U.S. Navy photo by Petty Officer 1st Class Daniel Hinton
Growing up, I was always was in awe of those who served in the military, even though I wasn’t related to anyone who did. My appreciation grew when I was in high school, when 9/11 happened. I spent much of my free time then volunteering at the local USO, sending letters, and packing care packages for those who volunteered to go to take the fight to enemy, trying in my own way as a high school student to understand the gravity of it all.
In the eight years that her husband deployed repeatedly to Iraq and Afghanistan, she learned to be good at not having him around. So when the knock came to tell her that Sgt. 1st Class Anthony Venetz wouldn’t make it back from Afghanistan that last time, she was prepared, even in her grief, to pick up the pieces.
Rachel Richardson’s husband Jonathan was killed in action on March 9, 2010, in Afghanistan. Because he was a soldier with the 101st Airborne Division, she still gets invited every year to the unit’s ball.
A little over a month ago, I made the journey of a lifetime that I never really knew if I would actually get to take. I had hope, and I had faith, but I didn't know if it would actually happen. After all, it had never been done before. It was such a dream come true that I am still processing it, I think my mind still feels as if it was just that — a dream.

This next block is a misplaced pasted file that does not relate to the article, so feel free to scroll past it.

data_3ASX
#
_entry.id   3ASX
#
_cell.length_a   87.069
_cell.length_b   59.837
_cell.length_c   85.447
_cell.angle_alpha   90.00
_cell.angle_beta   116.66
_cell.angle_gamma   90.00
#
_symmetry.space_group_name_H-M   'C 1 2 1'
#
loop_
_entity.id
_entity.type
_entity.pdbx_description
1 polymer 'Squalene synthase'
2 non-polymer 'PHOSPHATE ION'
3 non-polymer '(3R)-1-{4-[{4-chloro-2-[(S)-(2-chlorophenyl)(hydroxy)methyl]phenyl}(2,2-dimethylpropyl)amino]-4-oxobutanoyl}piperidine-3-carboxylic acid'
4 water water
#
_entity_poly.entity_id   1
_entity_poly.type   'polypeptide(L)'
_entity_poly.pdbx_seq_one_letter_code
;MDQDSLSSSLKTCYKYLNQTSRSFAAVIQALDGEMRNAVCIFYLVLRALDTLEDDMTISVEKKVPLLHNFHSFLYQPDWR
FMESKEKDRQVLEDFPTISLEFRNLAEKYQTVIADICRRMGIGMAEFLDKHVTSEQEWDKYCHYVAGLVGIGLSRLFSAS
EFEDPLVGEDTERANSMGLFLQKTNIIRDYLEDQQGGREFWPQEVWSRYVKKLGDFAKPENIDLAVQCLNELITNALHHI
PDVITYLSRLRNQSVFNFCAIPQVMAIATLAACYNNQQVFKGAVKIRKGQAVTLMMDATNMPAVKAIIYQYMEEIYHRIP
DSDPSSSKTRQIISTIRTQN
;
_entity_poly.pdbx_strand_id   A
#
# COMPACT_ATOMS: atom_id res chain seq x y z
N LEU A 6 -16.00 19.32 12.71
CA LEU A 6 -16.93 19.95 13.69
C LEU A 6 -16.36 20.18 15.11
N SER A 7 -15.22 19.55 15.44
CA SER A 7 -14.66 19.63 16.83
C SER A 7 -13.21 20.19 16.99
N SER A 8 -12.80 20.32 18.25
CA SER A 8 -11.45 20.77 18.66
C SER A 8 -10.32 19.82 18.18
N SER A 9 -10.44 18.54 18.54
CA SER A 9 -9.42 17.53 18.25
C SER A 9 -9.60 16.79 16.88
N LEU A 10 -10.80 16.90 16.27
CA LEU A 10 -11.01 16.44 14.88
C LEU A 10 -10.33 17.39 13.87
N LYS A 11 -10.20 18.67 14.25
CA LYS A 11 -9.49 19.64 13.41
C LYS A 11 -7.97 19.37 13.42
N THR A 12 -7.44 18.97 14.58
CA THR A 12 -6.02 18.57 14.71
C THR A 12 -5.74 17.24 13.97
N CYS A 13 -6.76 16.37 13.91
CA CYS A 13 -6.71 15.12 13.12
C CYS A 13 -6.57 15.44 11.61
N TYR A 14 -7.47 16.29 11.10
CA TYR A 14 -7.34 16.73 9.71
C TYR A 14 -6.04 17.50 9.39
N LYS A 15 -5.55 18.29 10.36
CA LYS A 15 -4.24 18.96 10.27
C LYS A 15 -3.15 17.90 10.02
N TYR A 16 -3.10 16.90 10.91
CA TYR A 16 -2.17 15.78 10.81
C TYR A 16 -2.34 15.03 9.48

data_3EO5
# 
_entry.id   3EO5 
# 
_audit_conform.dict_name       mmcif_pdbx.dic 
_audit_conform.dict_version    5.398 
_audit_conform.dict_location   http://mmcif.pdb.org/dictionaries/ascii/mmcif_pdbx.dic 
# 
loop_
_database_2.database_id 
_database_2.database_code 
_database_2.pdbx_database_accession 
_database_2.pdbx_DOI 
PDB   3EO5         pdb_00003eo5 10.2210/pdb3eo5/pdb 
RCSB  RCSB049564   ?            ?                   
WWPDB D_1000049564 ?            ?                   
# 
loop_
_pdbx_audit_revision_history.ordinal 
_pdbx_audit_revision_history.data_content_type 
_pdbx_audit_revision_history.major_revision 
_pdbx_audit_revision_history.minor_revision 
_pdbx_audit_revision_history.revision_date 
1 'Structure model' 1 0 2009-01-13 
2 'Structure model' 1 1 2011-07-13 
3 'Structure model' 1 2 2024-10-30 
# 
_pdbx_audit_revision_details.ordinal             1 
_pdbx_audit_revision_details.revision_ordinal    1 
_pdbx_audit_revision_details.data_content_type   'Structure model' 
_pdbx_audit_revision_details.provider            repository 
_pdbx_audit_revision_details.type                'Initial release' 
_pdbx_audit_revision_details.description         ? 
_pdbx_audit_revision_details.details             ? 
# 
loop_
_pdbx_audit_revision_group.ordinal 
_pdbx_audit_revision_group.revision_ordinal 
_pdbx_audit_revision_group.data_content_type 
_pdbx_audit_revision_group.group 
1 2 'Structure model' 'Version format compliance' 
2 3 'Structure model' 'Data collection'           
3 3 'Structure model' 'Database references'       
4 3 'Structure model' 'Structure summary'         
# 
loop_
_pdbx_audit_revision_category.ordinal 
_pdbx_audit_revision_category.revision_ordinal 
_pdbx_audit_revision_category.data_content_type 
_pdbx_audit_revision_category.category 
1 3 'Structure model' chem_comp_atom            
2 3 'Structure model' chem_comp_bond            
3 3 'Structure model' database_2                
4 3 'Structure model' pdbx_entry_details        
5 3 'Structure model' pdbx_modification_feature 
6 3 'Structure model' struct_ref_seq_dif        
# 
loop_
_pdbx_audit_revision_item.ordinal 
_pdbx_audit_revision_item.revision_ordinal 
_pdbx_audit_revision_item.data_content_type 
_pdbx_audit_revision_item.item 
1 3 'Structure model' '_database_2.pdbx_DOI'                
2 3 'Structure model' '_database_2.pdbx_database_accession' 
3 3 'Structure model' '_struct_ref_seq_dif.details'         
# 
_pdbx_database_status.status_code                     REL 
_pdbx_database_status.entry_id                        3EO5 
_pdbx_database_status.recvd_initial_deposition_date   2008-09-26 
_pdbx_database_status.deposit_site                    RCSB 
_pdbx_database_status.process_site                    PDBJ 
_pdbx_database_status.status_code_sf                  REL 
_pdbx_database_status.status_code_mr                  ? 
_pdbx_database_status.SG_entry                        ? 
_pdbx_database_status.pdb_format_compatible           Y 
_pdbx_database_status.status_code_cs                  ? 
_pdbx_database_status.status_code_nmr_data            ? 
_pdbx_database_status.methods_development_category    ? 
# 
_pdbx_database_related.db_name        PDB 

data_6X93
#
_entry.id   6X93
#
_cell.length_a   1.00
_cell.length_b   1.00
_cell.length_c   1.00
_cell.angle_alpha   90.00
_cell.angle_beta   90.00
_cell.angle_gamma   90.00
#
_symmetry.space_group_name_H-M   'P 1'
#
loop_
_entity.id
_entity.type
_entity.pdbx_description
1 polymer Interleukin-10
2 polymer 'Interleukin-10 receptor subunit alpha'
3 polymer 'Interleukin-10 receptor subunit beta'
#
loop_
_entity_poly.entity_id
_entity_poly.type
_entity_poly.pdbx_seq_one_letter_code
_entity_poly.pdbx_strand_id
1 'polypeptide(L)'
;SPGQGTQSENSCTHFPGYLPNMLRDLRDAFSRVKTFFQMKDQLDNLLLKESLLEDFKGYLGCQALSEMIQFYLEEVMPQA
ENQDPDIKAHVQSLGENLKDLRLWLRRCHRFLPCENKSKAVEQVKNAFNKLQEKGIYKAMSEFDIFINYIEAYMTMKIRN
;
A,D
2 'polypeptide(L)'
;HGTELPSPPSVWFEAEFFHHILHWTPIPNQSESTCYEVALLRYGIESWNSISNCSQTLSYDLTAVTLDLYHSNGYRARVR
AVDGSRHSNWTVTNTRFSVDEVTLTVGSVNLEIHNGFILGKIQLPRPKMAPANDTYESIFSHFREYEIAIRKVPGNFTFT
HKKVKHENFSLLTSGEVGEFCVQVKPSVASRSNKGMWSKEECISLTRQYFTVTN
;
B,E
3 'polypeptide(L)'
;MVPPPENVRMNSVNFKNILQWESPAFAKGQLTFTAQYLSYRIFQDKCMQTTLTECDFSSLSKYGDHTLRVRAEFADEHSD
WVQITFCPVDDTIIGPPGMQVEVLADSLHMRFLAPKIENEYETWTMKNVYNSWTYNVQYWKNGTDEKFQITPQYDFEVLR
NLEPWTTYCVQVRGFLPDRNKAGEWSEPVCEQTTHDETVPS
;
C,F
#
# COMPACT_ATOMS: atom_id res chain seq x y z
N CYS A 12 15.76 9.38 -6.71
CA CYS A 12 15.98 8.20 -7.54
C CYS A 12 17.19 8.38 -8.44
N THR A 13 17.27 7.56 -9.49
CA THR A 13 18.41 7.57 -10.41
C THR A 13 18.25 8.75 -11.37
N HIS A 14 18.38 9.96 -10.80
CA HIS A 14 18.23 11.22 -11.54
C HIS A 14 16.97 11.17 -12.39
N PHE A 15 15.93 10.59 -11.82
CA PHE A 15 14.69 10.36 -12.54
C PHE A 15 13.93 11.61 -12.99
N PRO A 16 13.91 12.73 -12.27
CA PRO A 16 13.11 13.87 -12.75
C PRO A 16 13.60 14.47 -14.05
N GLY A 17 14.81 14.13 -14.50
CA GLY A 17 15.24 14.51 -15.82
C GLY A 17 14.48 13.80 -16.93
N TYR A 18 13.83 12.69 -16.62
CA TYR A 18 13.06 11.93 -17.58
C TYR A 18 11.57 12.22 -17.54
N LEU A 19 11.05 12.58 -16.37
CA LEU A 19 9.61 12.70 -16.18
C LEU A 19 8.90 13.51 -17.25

On Jan. 1, America lost one of her most precious and sacred treasures. Katherine McFarland, 93, the widow of Albert Sullivan, youngest of the five Sullivan brothers and the only one who married, died New Year's Day. Katherine was only 19 years old with a 1-year-old son when two uniformed military personnel came to her home in Waterloo, Iowa, to tell her that not only had her husband, Al, been killed when a Japanese torpedo hit and sunk the USS Juneau (CL-52) that he was on, but his four brothers were killed as well. The Sullivan family lost five out of their six children — all of their boys.